2,300 meters of solid rock rises above the 57 kilometers long Gotthard Base Tunnel, the world’s longest railroad tunnel, at its deepest point. The construction must not only withstand extreme mountain pressure but also substantial volumes of mountain water must be prevented from seeping in. To make sure the entire tunnel stays dry, two drains were laid in the floor of each of the single-track tubes. The drainage system separates the (clean) mountain water from the (mostly clean) "wastewater" that is drained off for removing impurities during operations or in the event of an accident. Every second, five liters of wastewater are carried away from each tunnel tube in every direction. The water is collected in catch basins at both ends of the tunnel and checked for any pollution.
A project of symbolic character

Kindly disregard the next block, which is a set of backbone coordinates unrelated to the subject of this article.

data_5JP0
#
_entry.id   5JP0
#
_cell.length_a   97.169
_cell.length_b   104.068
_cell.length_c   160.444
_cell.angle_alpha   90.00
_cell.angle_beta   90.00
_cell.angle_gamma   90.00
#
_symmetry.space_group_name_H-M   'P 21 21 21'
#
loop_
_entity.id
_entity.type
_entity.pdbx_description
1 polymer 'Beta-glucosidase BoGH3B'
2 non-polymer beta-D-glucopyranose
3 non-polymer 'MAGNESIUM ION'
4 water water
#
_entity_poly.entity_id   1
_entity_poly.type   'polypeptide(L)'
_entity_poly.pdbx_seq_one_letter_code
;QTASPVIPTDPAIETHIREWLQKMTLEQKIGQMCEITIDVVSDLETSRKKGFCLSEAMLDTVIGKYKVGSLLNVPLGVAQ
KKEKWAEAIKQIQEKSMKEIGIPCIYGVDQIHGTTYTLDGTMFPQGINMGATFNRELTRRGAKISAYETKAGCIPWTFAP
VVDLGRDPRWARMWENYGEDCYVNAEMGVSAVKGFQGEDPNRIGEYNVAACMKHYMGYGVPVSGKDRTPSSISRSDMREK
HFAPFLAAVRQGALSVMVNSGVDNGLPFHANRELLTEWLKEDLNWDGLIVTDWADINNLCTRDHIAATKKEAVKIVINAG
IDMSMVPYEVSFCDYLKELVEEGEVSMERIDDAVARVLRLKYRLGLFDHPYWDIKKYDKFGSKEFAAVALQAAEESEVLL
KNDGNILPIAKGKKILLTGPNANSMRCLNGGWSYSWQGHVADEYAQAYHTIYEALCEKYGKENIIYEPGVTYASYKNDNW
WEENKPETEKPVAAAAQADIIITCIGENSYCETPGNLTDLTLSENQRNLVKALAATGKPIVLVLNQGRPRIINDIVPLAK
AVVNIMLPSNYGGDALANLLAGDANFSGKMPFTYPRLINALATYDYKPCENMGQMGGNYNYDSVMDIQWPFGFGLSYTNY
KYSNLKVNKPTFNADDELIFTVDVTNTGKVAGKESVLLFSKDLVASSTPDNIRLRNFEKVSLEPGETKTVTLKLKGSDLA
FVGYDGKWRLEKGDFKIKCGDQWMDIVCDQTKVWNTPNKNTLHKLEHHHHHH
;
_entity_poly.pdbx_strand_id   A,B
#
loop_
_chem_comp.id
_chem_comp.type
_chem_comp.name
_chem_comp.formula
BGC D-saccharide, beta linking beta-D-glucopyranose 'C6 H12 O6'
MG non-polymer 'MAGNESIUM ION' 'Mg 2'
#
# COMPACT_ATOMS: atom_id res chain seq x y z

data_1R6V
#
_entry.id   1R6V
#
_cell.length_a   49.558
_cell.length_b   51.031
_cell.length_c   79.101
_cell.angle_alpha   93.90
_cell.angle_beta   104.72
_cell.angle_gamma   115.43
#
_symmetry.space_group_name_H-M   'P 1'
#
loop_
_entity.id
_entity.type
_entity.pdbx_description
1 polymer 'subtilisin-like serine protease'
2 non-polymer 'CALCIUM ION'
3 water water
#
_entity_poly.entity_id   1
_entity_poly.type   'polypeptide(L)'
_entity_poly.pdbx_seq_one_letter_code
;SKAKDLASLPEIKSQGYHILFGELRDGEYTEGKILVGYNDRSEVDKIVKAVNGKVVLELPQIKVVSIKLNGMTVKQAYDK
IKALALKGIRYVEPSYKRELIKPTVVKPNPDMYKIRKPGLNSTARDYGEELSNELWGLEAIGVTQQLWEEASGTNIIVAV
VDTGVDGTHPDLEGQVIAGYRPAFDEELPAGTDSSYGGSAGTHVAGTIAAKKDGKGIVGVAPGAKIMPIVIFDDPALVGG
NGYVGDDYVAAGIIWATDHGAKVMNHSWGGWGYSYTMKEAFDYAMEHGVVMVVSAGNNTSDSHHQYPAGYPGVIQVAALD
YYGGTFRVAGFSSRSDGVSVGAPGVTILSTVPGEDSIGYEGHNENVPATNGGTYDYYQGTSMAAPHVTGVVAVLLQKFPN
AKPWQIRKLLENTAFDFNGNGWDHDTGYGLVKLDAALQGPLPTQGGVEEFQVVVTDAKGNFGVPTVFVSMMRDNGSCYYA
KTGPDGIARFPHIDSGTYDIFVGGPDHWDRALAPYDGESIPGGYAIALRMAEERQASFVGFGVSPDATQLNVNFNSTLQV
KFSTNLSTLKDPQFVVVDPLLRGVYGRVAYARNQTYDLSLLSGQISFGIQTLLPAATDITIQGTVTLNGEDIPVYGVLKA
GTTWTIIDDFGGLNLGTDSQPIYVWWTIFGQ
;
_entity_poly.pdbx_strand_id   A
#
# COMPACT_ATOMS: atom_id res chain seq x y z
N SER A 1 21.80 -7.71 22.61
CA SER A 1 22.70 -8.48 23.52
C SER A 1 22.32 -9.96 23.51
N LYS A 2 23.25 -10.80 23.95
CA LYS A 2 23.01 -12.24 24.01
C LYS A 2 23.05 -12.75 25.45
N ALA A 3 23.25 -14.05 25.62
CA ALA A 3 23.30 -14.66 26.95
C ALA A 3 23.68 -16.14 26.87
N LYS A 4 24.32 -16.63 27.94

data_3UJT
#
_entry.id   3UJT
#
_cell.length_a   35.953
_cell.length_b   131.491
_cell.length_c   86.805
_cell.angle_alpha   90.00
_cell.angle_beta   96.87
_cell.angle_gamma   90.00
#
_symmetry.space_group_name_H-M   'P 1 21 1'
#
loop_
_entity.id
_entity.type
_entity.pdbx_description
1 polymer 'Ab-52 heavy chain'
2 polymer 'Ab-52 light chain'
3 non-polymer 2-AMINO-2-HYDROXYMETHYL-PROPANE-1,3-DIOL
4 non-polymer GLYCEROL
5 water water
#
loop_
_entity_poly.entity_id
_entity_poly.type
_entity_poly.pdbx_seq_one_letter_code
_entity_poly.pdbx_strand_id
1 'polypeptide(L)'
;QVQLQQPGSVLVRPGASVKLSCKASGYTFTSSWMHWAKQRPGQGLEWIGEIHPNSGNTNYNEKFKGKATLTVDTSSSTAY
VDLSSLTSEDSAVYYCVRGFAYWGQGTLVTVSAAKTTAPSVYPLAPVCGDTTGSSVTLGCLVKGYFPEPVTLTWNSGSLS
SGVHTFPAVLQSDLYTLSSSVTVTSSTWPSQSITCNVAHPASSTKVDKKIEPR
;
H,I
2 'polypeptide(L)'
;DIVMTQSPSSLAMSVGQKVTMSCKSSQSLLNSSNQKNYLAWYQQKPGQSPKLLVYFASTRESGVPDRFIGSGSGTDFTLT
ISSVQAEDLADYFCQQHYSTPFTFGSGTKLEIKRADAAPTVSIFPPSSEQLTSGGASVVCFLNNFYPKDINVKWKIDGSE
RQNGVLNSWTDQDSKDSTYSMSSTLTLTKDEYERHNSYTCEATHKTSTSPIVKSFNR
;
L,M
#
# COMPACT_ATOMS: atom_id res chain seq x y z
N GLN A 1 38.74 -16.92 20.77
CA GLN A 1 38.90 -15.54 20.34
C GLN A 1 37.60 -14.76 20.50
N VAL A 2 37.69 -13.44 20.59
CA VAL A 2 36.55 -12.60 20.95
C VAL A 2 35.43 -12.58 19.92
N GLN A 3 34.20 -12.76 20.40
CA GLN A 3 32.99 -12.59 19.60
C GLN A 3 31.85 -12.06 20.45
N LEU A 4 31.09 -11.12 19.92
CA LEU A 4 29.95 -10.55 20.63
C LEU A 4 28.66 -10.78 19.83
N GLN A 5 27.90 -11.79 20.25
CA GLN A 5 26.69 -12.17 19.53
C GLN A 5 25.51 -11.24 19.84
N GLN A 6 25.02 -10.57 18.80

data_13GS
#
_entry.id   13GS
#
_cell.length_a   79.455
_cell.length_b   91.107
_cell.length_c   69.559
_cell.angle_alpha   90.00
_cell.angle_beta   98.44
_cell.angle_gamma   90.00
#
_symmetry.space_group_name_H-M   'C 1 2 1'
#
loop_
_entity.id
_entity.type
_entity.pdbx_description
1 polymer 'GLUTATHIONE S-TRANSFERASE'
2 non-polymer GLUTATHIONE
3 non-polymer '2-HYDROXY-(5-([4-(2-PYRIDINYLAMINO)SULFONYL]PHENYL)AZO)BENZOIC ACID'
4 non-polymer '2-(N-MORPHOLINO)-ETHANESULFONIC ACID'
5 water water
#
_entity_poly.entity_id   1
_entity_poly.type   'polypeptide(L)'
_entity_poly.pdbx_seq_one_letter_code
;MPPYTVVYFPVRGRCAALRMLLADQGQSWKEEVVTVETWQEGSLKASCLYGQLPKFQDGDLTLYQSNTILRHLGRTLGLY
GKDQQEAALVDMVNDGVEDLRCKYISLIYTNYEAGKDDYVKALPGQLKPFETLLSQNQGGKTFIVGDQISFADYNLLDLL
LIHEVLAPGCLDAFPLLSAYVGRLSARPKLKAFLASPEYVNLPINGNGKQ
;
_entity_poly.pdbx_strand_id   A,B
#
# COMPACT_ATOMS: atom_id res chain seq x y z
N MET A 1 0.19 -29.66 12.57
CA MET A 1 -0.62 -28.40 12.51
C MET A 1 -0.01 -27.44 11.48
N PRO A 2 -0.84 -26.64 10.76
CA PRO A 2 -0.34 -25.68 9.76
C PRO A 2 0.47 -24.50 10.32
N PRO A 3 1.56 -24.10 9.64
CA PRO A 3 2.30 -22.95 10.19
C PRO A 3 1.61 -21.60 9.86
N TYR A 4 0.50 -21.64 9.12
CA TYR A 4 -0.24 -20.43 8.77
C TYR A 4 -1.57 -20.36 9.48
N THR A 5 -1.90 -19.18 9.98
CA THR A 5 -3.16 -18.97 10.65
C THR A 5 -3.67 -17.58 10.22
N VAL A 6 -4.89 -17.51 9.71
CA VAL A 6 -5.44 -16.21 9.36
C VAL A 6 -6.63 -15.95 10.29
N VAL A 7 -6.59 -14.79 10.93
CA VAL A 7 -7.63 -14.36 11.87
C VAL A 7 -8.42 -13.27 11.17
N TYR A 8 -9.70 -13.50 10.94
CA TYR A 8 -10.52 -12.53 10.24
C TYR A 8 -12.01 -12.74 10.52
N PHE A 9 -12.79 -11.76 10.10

The measurement technology for the tunnel drainage originates from process automation specialist Endress+Hauser: 180 instruments, some of them explosion protected, and three measuring panels detect flow volumes and levels of mountain and wastewater, conductivity, the pH value and the turbidity of the wastewater. For Stefan Bürki, in charge of the project at Endress+Hauser Switzerland, the installation has a very special meaning: “I am proud to be part of this once-in-a-lifetime project!”
Find more information on Gotthard Base Tunnel here. Scheduled commercial services on the line are going to start in December 2016.